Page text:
Friday, May 01, 2015

The Assessment (Novel 2015)

"You have had a year of physics, a year of chemistry, and a year of calculus in high school, yes?" Dr. Randolph said.


"We do not think in terms of courses. We think in terms of competencies. My job is to determine what you have already mastered and then lead you to master what you have not."

"And how long do we have to do that?" Alan asked.

"Until October, you will meet with me at least once a week, probably more. The point is not so much that you reach a certain goal as that you demonstrate the will and capacity to progress."

"In math and science?"

 Dr. Randolph paused. "You know you will have a choice, if you are approved, at the end of the year."

"Of several different schools? Yes," Alan answered. Dr. Randolph then waited for a moment, as if to allow Alan's thoughts to run their course.

"Then let us begin," Dr. Randolph finally continued. He began to ask Alan questions in physics and calculus. They seemed to wander in a stream of consciousness.

"Is acceleration a scalar or a vector?"

"You can treat it in either way."

"What is the difference between a scalar and a vector?"

"A vector in Newtonian physics implies direction."

"Very good. Do you know anything about vectors in quantum physics?"

"Not much but I would like to."

And so the conversation continued for several hours. Sometime around noon, Mr. Fox poked his head in the door to see if they were ready for lunch, but they didn't even notice he was there.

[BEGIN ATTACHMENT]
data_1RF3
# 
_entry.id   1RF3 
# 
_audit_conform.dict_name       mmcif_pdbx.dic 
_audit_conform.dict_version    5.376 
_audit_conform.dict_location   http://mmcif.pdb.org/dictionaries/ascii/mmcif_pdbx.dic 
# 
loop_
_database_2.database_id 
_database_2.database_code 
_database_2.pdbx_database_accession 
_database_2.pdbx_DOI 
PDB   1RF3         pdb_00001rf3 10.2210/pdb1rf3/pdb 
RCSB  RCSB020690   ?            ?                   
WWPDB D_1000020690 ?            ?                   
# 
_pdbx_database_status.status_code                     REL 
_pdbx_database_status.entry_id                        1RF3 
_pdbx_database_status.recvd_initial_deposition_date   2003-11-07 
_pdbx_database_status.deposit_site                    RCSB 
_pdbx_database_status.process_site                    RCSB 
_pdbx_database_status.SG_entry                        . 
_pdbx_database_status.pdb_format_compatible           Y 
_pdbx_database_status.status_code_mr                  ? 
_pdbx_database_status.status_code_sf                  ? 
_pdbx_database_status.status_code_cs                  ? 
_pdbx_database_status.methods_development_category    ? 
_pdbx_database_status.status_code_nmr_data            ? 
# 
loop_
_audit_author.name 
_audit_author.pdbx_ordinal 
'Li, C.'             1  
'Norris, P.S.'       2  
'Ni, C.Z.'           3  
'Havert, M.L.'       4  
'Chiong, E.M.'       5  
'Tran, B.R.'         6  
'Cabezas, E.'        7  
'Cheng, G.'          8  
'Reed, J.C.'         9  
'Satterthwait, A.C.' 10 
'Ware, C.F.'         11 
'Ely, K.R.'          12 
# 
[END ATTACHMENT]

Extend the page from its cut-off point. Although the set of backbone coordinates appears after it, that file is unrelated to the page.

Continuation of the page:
"Show me the distance formula for one dimension on the board?" Dr. Randolph asked.

"Now show me how to derive a velocity formula in one dimension by taking its derivative."

After about an hour, Mr. Fox left and returned with a tray of tea and sandwiches, but they hardly noticed. Alan could tell that, while Dr. Randolph was wandering from question to question and from motion to Newton's laws, he was slowly checking off a list of knowledge and skills in his mind. At times he would say something like, "Physica 4 point 9," and a problem would appear on the screen. Alan would solve it and they would move on to the next question.

It was late afternoon before Alan started missing questions. He knew the basic equations and concepts. But as soon as Dr. Randolph would begin to probe, Alan would blank. The questions became more general, through thermodynamics and electromagnetism.

Although the day had begun rather seriously, you could see Dr. Randolph's spirits lighten as the day went on. It was about six when he suddenly stopped and looked at Mr. Fox, who had been sitting quietly in the back of the room working.

"Anyone feel like a good carbonara?" he said. "There's a great Italian restaurant in Cambridge."

"What's carbonara?" Alan said.

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